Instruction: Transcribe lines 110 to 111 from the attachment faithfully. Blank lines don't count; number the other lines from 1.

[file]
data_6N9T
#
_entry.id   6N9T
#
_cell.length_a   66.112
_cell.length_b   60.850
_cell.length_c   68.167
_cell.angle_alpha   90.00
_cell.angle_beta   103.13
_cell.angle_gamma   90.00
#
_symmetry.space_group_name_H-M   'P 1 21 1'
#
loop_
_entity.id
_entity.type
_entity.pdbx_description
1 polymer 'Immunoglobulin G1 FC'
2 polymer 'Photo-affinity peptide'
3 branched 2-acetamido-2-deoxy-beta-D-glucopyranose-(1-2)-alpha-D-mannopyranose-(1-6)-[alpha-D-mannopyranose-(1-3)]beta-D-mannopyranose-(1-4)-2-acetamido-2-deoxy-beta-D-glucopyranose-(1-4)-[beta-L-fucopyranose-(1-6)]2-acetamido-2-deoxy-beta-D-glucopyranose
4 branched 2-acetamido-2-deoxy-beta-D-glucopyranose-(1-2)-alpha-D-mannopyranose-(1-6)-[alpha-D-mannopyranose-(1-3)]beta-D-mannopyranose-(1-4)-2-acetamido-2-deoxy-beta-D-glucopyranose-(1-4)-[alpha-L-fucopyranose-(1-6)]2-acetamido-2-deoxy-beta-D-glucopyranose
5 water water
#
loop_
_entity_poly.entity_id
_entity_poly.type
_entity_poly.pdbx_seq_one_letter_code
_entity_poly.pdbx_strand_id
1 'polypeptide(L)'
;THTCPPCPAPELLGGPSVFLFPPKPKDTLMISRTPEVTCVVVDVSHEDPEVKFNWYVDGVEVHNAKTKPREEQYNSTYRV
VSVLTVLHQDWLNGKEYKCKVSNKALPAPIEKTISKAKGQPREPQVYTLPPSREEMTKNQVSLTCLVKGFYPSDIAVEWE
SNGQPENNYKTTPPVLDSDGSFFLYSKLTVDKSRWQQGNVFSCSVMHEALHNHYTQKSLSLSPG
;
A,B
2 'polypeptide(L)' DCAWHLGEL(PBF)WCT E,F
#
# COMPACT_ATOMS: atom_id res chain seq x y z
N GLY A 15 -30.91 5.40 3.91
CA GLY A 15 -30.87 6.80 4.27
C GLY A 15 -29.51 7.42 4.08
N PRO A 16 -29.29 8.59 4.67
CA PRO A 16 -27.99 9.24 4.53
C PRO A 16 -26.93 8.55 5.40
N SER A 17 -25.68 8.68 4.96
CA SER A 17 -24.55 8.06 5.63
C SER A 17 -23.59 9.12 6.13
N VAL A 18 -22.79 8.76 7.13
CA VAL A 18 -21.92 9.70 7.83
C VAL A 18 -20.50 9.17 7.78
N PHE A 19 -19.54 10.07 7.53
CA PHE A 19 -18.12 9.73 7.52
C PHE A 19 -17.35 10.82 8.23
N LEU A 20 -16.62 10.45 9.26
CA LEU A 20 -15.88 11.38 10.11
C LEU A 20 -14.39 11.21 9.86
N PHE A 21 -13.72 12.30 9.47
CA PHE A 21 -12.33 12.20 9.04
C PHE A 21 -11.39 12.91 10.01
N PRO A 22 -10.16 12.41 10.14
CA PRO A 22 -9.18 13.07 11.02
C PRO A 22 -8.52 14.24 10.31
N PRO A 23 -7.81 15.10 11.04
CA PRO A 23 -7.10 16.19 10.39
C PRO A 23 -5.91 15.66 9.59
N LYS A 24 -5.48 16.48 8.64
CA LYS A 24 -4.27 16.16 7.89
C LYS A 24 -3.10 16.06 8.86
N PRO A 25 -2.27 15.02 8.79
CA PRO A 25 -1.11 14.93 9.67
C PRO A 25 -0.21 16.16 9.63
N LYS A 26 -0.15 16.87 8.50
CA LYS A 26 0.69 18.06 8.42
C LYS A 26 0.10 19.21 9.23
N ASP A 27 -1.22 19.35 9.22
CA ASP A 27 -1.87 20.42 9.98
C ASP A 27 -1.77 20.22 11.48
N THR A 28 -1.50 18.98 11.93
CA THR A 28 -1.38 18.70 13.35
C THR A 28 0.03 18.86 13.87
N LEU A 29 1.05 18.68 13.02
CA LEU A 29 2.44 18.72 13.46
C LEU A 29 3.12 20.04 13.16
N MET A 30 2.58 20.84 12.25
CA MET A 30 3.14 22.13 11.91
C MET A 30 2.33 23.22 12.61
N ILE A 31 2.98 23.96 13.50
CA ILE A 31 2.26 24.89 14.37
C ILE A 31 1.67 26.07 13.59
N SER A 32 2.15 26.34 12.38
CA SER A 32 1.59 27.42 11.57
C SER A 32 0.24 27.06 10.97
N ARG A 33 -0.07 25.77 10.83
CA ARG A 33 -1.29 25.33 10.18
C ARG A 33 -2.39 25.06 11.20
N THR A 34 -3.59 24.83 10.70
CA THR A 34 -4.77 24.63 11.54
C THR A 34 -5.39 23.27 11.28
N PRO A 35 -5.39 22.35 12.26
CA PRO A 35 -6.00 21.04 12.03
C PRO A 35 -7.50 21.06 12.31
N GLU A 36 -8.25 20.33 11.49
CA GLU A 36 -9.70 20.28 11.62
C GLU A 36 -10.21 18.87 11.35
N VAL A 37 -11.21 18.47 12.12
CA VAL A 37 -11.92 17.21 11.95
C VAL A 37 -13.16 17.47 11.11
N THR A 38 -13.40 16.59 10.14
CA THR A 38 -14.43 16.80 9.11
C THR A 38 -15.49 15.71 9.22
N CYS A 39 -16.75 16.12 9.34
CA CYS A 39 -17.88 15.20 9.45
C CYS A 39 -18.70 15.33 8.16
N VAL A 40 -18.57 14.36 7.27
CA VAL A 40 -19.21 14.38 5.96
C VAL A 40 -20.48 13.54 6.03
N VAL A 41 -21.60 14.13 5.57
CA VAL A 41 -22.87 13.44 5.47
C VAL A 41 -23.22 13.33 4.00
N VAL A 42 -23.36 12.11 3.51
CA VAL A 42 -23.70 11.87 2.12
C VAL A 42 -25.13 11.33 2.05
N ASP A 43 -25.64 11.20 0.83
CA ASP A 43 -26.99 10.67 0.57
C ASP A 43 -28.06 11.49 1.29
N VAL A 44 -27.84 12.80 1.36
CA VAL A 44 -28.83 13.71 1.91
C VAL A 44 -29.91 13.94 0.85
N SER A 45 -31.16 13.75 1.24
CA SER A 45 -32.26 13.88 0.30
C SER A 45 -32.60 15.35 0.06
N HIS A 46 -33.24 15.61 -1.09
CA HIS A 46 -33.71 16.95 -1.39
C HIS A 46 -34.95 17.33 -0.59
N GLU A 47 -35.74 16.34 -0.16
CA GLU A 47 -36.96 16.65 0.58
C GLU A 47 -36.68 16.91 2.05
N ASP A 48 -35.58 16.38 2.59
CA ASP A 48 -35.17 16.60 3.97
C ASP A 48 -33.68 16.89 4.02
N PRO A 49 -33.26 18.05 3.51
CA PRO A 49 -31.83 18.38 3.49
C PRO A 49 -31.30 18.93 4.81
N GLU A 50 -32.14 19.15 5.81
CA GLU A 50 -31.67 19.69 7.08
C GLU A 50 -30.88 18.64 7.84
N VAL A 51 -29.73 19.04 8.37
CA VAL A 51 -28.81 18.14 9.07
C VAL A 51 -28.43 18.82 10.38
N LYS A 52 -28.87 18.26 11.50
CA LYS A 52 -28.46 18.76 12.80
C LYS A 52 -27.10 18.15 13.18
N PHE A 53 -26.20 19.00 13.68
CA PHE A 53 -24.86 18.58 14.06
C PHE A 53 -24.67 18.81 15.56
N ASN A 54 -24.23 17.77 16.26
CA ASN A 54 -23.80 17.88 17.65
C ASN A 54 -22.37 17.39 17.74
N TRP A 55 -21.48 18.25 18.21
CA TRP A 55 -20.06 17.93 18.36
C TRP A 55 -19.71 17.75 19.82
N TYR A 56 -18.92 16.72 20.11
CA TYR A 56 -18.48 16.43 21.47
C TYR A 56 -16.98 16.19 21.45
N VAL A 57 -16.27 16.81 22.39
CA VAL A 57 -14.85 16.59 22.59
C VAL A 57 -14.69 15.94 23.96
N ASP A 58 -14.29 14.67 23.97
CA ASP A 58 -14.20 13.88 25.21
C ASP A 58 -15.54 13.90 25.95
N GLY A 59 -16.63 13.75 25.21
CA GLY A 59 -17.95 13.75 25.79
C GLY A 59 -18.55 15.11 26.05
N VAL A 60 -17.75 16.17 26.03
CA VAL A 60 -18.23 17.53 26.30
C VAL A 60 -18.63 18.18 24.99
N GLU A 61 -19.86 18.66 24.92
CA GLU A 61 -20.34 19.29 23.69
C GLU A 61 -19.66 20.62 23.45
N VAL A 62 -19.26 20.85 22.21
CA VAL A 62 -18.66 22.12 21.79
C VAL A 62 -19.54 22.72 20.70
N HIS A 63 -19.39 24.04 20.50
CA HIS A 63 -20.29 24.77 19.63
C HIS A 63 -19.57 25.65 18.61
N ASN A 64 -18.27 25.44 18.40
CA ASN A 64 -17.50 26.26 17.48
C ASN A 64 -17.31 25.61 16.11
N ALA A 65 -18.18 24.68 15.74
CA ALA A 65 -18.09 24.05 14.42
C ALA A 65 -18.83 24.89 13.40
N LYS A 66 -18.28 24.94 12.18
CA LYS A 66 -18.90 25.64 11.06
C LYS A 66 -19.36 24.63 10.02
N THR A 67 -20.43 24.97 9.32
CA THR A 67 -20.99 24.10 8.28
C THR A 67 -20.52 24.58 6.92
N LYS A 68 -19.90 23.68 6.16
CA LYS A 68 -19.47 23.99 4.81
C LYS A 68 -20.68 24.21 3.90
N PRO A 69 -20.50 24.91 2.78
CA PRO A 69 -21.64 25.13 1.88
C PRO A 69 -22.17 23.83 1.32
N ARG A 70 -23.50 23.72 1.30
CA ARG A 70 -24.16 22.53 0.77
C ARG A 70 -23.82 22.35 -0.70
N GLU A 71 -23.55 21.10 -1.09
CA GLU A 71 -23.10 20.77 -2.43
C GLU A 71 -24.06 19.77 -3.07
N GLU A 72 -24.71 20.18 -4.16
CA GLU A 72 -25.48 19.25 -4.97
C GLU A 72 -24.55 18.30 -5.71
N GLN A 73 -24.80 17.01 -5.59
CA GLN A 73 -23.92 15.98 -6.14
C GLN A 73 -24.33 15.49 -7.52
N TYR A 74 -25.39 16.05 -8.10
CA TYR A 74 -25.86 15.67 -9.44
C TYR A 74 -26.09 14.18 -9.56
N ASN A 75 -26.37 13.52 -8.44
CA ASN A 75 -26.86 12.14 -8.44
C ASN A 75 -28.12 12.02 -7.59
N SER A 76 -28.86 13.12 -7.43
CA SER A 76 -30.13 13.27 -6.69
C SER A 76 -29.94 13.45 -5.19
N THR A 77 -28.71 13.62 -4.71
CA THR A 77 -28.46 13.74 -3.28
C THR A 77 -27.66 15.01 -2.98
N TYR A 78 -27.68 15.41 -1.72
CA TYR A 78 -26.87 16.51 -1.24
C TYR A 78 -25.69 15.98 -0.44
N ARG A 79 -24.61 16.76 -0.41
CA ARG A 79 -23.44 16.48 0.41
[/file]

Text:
N CYS A 39 -16.75 16.12 9.34
CA CYS A 39 -17.88 15.20 9.45